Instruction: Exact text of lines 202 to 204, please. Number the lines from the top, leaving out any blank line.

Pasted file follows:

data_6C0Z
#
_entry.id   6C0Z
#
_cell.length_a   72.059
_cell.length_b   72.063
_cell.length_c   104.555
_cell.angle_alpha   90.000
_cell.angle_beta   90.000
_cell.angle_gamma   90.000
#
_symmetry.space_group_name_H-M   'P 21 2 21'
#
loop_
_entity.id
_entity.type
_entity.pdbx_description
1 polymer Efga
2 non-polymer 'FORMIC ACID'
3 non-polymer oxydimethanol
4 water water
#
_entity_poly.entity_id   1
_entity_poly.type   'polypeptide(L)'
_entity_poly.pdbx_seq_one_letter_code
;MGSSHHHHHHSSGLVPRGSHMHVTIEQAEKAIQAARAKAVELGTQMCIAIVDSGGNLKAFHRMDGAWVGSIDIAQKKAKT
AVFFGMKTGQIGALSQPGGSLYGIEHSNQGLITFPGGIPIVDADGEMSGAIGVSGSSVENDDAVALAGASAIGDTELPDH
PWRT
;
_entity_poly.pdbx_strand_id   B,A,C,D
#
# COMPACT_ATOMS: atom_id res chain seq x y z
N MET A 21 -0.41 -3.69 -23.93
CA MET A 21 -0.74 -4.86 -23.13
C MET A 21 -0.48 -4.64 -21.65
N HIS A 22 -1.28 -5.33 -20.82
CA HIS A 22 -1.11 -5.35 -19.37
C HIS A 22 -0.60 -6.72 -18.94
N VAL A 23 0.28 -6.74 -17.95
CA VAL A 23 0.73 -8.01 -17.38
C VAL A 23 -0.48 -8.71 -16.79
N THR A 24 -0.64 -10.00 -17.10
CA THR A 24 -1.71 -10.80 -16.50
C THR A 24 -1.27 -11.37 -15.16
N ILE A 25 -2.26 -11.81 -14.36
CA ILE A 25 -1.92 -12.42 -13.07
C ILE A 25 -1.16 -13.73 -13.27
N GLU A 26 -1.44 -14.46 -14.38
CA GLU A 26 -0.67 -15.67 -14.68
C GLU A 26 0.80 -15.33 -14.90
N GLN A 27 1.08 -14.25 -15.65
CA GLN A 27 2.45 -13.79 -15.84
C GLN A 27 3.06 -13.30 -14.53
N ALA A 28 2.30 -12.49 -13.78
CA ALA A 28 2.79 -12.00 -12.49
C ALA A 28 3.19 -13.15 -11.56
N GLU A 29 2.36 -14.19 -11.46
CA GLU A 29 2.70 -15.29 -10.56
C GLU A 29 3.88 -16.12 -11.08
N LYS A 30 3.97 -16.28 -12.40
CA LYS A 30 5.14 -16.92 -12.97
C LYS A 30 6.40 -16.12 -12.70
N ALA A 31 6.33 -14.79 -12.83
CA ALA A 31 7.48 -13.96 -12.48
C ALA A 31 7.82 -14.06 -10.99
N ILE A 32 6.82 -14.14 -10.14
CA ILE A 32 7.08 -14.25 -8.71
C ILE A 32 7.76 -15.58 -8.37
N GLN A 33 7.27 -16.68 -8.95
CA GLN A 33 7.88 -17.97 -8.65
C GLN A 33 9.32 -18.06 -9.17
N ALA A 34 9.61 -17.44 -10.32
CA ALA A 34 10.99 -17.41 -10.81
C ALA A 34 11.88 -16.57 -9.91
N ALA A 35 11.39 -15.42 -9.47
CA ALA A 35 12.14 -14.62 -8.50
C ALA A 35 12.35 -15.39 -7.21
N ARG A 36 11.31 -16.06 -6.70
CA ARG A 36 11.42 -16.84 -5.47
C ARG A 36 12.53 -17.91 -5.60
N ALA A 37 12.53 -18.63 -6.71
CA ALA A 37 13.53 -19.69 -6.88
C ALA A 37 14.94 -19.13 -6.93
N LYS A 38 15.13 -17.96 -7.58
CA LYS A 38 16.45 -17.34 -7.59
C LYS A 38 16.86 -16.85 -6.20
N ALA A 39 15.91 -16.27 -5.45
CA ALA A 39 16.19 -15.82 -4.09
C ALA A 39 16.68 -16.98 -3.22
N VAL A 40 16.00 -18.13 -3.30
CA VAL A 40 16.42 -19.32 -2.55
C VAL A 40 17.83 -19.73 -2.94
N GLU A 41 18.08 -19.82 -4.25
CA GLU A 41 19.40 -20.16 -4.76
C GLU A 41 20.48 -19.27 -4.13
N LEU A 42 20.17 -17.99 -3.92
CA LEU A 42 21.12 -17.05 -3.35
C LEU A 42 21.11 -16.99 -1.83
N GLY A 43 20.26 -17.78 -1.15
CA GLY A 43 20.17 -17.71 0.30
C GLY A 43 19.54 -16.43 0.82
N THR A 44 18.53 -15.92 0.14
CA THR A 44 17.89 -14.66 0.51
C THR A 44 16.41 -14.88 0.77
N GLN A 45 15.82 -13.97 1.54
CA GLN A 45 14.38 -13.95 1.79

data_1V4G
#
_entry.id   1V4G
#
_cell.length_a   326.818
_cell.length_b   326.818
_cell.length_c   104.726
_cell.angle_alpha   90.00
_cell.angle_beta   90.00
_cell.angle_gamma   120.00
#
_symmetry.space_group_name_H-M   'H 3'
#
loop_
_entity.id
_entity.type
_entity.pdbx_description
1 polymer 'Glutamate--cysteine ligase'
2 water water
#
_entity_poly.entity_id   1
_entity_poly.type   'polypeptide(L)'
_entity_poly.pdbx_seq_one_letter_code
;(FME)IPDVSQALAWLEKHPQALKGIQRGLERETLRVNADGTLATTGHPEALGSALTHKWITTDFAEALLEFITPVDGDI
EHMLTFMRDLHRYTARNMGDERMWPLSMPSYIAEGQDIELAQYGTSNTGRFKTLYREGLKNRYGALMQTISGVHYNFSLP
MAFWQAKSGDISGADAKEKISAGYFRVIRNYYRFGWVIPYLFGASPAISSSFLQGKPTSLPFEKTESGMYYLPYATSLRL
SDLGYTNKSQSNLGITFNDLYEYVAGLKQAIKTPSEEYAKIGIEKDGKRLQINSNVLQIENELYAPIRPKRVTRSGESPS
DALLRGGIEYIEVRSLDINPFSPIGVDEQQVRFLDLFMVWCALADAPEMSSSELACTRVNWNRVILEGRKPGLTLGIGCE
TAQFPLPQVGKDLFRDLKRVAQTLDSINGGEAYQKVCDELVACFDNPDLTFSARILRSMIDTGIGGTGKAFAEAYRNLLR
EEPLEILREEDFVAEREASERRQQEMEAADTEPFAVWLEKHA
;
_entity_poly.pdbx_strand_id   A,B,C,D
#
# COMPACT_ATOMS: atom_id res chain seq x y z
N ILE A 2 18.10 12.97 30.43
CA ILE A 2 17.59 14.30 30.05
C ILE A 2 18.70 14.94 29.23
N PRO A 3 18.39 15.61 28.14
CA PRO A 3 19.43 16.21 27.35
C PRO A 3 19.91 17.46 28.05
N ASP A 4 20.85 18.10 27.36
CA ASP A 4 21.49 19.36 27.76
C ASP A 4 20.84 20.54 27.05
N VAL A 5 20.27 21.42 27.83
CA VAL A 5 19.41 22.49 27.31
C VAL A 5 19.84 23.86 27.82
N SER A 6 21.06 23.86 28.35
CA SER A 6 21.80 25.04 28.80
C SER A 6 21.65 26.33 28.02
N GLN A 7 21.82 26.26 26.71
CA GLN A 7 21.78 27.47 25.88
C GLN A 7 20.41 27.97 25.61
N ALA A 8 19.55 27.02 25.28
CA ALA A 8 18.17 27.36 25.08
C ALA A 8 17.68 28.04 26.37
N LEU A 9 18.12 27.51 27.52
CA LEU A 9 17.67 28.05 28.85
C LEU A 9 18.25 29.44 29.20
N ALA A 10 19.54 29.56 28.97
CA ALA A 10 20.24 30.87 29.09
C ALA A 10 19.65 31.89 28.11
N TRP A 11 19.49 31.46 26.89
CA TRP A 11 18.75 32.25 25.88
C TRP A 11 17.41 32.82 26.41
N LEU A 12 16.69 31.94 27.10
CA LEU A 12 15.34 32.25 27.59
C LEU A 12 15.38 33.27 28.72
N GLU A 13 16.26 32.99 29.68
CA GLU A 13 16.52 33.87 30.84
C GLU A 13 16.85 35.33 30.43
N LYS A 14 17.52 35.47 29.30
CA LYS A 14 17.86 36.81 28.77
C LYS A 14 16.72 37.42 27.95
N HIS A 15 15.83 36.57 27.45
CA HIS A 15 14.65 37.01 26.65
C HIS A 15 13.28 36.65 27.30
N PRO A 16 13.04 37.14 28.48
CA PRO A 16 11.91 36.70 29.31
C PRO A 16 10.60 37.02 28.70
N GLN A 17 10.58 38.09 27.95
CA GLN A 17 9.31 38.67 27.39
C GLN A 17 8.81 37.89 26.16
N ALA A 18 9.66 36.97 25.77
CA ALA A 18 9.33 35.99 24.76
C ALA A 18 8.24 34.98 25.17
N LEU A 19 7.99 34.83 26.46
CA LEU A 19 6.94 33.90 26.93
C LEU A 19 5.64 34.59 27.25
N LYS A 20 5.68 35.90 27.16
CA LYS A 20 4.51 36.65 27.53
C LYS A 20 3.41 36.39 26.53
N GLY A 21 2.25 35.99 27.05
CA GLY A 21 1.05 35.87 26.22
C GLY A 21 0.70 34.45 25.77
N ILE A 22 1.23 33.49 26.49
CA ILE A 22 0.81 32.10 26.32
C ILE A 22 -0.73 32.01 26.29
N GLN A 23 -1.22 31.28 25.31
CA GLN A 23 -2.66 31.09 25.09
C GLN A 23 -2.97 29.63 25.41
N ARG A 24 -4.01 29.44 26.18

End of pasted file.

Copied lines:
CA ILE A 22 0.81 32.10 26.32
C ILE A 22 -0.73 32.01 26.29
N GLN A 23 -1.22 31.28 25.31